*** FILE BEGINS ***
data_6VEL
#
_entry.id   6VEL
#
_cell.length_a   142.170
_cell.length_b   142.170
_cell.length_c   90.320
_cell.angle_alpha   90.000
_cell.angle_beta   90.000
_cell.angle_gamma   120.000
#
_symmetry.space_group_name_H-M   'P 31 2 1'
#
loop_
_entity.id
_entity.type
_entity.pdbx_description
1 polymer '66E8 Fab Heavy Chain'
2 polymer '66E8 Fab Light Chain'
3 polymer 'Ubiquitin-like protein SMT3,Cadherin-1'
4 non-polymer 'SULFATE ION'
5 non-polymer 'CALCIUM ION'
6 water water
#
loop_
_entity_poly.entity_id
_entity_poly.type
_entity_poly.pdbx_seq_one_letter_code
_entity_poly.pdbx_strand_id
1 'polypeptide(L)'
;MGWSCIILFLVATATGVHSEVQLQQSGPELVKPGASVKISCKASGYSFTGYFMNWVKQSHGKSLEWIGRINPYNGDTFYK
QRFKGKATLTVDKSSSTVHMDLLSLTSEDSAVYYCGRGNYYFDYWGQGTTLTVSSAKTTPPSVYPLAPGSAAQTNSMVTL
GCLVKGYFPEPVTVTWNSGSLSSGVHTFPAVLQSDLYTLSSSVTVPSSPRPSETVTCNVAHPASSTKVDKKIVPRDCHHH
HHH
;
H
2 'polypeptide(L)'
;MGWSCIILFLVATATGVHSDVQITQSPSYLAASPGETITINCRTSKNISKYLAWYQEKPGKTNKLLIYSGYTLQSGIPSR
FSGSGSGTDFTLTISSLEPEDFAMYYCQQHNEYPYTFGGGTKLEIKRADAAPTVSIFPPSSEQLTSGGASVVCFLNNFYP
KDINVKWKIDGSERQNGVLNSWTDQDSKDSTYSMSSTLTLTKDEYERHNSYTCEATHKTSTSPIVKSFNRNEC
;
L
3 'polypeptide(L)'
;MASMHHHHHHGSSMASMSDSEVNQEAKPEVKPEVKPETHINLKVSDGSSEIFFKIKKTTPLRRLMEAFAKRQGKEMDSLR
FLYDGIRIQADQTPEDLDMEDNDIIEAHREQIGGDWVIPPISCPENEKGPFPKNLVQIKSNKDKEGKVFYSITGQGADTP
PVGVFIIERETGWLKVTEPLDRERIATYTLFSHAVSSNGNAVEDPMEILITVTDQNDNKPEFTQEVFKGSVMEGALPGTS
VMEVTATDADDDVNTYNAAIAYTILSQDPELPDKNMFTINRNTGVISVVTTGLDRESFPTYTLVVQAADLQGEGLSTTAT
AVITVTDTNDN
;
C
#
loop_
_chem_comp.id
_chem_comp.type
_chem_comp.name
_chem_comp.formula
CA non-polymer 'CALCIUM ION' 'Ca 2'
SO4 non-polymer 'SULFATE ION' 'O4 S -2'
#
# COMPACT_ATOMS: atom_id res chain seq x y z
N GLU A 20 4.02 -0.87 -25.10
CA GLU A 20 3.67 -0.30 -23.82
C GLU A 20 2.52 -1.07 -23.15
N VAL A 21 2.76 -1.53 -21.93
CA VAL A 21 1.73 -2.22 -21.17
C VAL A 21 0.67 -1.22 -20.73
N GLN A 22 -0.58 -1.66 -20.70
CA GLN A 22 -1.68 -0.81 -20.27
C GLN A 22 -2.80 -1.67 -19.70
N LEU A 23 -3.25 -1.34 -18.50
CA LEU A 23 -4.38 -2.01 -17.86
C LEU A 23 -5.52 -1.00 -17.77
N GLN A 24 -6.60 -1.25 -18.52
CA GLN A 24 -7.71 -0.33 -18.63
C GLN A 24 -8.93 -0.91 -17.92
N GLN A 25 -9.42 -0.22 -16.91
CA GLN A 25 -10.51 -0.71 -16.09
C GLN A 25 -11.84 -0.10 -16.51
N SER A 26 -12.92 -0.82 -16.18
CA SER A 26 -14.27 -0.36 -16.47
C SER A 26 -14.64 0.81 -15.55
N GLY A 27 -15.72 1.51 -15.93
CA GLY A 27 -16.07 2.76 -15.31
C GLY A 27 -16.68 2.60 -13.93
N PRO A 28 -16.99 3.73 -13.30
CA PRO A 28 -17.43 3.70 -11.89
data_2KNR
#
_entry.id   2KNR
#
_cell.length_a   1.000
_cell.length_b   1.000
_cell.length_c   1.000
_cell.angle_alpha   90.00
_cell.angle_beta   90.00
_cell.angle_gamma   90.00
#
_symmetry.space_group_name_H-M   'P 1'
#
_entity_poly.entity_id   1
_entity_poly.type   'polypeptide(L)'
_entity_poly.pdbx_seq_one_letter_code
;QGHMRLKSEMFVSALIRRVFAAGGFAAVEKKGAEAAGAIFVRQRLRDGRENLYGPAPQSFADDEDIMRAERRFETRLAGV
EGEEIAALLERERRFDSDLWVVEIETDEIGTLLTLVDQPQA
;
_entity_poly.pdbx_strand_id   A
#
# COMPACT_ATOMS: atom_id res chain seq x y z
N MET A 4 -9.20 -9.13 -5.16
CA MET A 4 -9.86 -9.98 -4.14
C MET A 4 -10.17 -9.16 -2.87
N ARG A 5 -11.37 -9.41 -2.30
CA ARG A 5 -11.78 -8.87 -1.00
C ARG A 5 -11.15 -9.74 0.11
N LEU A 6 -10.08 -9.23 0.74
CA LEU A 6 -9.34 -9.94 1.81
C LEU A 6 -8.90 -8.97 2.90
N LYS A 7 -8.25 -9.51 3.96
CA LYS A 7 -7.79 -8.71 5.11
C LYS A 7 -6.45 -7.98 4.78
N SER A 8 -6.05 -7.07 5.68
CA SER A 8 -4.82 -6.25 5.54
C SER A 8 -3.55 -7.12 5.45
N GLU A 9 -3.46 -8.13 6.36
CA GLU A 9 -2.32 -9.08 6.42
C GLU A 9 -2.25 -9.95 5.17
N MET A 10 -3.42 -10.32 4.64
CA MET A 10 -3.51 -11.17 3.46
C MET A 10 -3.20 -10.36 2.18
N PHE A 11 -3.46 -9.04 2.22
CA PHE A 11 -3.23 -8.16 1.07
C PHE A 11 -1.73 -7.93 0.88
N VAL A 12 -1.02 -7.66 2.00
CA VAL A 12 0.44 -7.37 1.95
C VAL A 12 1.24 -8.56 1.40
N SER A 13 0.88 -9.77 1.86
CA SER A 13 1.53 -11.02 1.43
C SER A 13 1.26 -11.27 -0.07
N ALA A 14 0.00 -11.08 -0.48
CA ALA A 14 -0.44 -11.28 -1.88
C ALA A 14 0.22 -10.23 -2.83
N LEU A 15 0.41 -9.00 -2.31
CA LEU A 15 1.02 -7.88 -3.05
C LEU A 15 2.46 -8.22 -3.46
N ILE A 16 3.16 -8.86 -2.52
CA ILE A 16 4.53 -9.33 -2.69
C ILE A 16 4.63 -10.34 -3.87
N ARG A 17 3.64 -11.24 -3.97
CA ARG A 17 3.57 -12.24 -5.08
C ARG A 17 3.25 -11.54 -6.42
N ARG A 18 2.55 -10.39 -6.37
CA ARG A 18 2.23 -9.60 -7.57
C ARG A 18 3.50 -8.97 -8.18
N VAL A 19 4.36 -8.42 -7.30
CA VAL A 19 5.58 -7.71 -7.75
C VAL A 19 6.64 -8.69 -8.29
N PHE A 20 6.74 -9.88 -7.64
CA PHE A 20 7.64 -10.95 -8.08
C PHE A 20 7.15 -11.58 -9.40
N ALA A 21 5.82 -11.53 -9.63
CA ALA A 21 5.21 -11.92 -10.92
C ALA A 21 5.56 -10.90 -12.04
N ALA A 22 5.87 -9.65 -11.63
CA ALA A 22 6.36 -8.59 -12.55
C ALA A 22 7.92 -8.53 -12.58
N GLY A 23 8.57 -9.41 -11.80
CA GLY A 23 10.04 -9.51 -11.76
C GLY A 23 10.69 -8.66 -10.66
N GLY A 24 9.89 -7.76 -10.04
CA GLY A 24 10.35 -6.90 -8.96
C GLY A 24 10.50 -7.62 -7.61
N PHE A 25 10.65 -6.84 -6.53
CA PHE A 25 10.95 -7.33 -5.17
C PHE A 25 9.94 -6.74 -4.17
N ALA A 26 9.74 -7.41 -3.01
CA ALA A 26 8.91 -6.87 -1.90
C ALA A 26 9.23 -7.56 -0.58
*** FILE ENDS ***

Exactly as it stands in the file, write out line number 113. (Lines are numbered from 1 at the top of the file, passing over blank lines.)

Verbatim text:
CA ARG A 5 -11.78 -8.87 -1.00